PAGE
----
OSHA compliance responsibilities can get tangled and confusing on construction sites, especially when different entities are working closely together on a project.  A recent OSHA ruling in the Boston area illustrates the point.

3 workers were seriously injured when the plank on a scaffold they were working on snapped and they fell 20 feet to the ground.  The 3 workers were apparently employed by a company called AC Castle Construction, but another entity, Daryl Provencher, was apparently overseeing and directing the work.  After the accident, OSHA issued citations to AC Castle Construction (the direct “employer” of the 3 injured workers) but they contested the citations claiming that the workers were actually employees of Provencher.  

A judge disagreed and ruled that since the 2 entities worked so closely together on the project, they (both AC Construction and Provencher) were actually considered a single employer and thus responsible for the health and safety of the workers, and therefore also responsible for the citations and paying the $173,500 OSHA fines.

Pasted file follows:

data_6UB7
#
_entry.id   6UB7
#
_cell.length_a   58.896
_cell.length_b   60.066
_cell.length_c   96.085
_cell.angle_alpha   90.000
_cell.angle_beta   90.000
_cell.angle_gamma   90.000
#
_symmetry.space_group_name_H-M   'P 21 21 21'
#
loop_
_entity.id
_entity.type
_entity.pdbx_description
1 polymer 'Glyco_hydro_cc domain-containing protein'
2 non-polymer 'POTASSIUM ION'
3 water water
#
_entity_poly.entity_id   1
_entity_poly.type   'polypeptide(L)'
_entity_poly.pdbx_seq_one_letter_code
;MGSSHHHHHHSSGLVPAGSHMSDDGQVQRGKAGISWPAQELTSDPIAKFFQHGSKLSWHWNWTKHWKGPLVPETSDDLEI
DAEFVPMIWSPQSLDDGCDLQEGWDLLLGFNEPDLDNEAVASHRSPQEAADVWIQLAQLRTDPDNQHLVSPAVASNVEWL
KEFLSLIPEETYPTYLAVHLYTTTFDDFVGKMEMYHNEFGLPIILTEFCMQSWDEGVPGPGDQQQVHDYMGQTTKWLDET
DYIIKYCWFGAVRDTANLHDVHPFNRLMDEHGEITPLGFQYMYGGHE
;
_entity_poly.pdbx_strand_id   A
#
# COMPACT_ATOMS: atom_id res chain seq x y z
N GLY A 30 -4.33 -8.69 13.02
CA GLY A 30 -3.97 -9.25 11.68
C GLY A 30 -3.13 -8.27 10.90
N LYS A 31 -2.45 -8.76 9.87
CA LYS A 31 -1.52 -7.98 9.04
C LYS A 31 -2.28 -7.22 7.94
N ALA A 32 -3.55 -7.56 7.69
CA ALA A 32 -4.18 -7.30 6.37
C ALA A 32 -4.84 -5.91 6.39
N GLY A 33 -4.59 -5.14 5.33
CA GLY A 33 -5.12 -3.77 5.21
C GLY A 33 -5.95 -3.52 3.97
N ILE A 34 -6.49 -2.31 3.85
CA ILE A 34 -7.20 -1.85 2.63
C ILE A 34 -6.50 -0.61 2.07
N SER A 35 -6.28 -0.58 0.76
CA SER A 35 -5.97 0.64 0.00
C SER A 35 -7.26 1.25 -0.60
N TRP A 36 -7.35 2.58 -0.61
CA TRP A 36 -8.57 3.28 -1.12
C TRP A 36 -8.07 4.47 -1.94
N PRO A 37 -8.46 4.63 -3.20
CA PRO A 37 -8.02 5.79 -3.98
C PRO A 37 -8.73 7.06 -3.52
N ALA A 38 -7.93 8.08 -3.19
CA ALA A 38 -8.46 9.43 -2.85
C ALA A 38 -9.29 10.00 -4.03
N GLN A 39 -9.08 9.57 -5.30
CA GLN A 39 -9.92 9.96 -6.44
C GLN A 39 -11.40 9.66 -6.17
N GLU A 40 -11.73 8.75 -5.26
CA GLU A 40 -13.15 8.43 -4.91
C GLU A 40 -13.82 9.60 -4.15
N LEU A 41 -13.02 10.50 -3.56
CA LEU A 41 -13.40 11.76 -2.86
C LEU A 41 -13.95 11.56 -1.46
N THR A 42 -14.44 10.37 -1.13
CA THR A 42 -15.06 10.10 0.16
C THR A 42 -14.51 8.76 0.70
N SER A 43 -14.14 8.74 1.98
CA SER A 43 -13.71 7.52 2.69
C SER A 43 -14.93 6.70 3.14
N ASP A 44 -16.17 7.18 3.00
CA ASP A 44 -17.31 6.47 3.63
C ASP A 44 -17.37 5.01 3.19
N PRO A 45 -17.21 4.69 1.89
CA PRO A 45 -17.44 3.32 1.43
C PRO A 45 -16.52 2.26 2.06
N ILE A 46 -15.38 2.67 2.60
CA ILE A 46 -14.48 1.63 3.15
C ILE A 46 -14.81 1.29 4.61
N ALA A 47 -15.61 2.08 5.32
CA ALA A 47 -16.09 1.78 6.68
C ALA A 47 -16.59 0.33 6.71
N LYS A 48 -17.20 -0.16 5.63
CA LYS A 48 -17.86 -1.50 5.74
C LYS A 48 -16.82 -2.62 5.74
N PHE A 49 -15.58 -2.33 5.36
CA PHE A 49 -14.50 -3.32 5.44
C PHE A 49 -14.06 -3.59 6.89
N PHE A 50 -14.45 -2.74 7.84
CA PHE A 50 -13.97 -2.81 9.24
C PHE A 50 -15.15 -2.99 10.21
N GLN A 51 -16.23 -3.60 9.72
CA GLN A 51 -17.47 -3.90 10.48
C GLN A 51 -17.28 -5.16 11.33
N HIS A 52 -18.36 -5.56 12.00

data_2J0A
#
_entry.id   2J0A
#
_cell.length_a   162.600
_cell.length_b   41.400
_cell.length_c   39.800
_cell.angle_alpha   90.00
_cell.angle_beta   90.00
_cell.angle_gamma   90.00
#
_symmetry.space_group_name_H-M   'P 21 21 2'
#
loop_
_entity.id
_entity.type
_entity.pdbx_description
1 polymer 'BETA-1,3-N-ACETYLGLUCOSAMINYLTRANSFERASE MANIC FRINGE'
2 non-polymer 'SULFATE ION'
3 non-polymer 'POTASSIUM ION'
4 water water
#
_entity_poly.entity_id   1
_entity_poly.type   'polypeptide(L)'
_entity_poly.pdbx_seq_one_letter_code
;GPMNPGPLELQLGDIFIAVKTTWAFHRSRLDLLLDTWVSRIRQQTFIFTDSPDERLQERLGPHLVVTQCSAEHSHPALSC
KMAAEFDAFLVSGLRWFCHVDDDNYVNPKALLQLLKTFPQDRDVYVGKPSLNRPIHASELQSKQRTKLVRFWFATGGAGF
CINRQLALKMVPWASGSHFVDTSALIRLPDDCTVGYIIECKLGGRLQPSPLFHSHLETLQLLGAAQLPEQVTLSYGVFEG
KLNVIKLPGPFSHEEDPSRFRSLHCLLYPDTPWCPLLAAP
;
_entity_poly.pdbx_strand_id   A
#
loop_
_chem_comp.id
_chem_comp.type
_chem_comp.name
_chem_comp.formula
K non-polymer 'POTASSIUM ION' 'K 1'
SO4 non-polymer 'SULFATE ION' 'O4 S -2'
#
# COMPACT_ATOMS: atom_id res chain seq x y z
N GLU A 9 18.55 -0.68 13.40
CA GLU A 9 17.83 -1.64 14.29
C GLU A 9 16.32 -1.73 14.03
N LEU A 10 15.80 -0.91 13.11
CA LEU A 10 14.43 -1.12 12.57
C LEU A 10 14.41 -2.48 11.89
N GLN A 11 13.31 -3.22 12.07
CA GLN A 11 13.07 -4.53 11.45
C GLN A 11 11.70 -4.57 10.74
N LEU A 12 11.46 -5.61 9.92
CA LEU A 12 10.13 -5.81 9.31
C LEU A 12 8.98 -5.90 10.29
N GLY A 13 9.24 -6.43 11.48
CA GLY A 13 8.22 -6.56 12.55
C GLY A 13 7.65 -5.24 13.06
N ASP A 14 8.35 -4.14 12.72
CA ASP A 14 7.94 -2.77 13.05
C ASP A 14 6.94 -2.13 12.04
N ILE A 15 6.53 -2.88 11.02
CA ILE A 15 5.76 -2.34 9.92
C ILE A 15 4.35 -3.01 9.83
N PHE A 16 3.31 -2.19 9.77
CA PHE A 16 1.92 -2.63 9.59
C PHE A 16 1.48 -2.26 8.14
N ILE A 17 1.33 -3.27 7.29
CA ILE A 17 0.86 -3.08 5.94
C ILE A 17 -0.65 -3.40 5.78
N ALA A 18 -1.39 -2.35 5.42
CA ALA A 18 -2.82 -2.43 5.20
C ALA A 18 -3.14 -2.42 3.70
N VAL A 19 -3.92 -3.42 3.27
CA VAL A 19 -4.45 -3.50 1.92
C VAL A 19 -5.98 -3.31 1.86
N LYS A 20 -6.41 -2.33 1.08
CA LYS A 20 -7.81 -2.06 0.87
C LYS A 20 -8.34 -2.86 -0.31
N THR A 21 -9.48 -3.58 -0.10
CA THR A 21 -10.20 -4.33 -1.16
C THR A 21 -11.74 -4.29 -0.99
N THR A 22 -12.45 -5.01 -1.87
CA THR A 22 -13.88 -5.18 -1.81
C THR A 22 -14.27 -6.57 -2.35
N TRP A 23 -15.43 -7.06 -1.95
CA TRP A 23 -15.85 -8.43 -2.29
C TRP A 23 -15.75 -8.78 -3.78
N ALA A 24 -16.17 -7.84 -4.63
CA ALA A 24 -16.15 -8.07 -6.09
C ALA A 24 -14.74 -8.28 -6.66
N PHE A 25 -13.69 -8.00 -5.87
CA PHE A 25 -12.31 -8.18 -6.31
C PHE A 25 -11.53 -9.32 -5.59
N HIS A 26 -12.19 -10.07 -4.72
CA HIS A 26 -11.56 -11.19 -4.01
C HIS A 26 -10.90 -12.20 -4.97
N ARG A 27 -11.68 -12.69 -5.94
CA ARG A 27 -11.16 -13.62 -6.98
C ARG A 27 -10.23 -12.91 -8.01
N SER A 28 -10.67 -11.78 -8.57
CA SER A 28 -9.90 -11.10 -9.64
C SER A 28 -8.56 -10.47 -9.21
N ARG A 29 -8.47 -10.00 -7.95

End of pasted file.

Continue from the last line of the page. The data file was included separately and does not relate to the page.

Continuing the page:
The key issue involves OSHA’s “controlling employer” doctrine which states that whoever controls a job site and supervises the activities of workers is ultimately responsible for the health and safety of both the job site and the workers.  In other words, just because the employees don’t get paid directly by the controlling employer doesn’t necessarily mean that the controlling employer isn’t responsible for their health and safety, and OSHA compliance requirements.  Again, it comes down to determining who is actually supervising, directing and managing the work.  That party is ultimately responsible for any employees involved in the project, regardless of who is paying them.  In this case, even though the 2 entities were “legally” separate, as far as OSHA was concerned, they were actually a single entity and employer.

We’ve found that among small construction companies, there’s a commonly held misconception that general contractors aren’t responsible for the health and safety of subcontractors, and that they can’t get fined by OSHA for violations, but this example proves that this isn’t necessarily the case.    

More information can be found on OSHA’s website.

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